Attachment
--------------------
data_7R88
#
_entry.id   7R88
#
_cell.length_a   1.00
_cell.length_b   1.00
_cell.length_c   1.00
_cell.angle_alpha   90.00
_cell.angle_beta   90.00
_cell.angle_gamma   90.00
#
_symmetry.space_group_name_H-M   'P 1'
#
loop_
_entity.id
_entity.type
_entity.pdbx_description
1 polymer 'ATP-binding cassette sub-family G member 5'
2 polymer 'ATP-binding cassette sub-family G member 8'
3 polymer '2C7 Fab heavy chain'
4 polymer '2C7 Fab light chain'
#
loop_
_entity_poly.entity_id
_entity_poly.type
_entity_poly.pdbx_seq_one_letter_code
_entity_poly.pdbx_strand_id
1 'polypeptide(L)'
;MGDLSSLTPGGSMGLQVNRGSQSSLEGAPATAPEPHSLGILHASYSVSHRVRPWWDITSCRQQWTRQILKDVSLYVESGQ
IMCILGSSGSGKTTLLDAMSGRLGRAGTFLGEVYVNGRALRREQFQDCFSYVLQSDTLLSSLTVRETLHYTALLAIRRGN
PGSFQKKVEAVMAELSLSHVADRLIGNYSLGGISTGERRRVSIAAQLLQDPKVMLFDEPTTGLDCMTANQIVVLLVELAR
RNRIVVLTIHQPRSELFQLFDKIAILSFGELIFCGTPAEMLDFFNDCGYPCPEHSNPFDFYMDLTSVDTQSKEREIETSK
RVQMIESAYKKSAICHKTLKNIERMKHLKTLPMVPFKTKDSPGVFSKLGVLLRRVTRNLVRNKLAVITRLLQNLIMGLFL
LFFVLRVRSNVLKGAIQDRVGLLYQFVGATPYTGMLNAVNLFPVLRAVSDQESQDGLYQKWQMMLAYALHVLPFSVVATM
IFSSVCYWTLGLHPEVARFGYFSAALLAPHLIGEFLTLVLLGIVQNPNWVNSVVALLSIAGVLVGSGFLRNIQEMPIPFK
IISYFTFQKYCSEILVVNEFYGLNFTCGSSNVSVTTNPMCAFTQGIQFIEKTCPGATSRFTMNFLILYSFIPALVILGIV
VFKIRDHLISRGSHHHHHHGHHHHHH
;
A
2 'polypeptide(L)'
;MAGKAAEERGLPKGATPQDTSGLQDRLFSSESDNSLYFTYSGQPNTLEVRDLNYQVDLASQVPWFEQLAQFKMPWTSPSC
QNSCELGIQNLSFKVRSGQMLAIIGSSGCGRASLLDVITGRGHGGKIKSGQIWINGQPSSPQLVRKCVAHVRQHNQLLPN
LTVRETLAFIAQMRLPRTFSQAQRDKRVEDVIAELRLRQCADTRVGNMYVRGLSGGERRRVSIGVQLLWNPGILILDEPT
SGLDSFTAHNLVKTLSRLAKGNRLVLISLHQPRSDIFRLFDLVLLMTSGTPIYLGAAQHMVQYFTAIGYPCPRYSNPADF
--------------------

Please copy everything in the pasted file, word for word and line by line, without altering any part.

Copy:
data_7R88
#
_entry.id   7R88
#
_cell.length_a   1.00
_cell.length_b   1.00
_cell.length_c   1.00
_cell.angle_alpha   90.00
_cell.angle_beta   90.00
_cell.angle_gamma   90.00
#
_symmetry.space_group_name_H-M   'P 1'
#
loop_
_entity.id
_entity.type
_entity.pdbx_description
1 polymer 'ATP-binding cassette sub-family G member 5'
2 polymer 'ATP-binding cassette sub-family G member 8'
3 polymer '2C7 Fab heavy chain'
4 polymer '2C7 Fab light chain'
#
loop_
_entity_poly.entity_id
_entity_poly.type
_entity_poly.pdbx_seq_one_letter_code
_entity_poly.pdbx_strand_id
1 'polypeptide(L)'
;MGDLSSLTPGGSMGLQVNRGSQSSLEGAPATAPEPHSLGILHASYSVSHRVRPWWDITSCRQQWTRQILKDVSLYVESGQ
IMCILGSSGSGKTTLLDAMSGRLGRAGTFLGEVYVNGRALRREQFQDCFSYVLQSDTLLSSLTVRETLHYTALLAIRRGN
PGSFQKKVEAVMAELSLSHVADRLIGNYSLGGISTGERRRVSIAAQLLQDPKVMLFDEPTTGLDCMTANQIVVLLVELAR
RNRIVVLTIHQPRSELFQLFDKIAILSFGELIFCGTPAEMLDFFNDCGYPCPEHSNPFDFYMDLTSVDTQSKEREIETSK
RVQMIESAYKKSAICHKTLKNIERMKHLKTLPMVPFKTKDSPGVFSKLGVLLRRVTRNLVRNKLAVITRLLQNLIMGLFL
LFFVLRVRSNVLKGAIQDRVGLLYQFVGATPYTGMLNAVNLFPVLRAVSDQESQDGLYQKWQMMLAYALHVLPFSVVATM
IFSSVCYWTLGLHPEVARFGYFSAALLAPHLIGEFLTLVLLGIVQNPNWVNSVVALLSIAGVLVGSGFLRNIQEMPIPFK
IISYFTFQKYCSEILVVNEFYGLNFTCGSSNVSVTTNPMCAFTQGIQFIEKTCPGATSRFTMNFLILYSFIPALVILGIV
VFKIRDHLISRGSHHHHHHGHHHHHH
;
A
2 'polypeptide(L)'
;MAGKAAEERGLPKGATPQDTSGLQDRLFSSESDNSLYFTYSGQPNTLEVRDLNYQVDLASQVPWFEQLAQFKMPWTSPSC
QNSCELGIQNLSFKVRSGQMLAIIGSSGCGRASLLDVITGRGHGGKIKSGQIWINGQPSSPQLVRKCVAHVRQHNQLLPN
LTVRETLAFIAQMRLPRTFSQAQRDKRVEDVIAELRLRQCADTRVGNMYVRGLSGGERRRVSIGVQLLWNPGILILDEPT
SGLDSFTAHNLVKTLSRLAKGNRLVLISLHQPRSDIFRLFDLVLLMTSGTPIYLGAAQHMVQYFTAIGYPCPRYSNPADF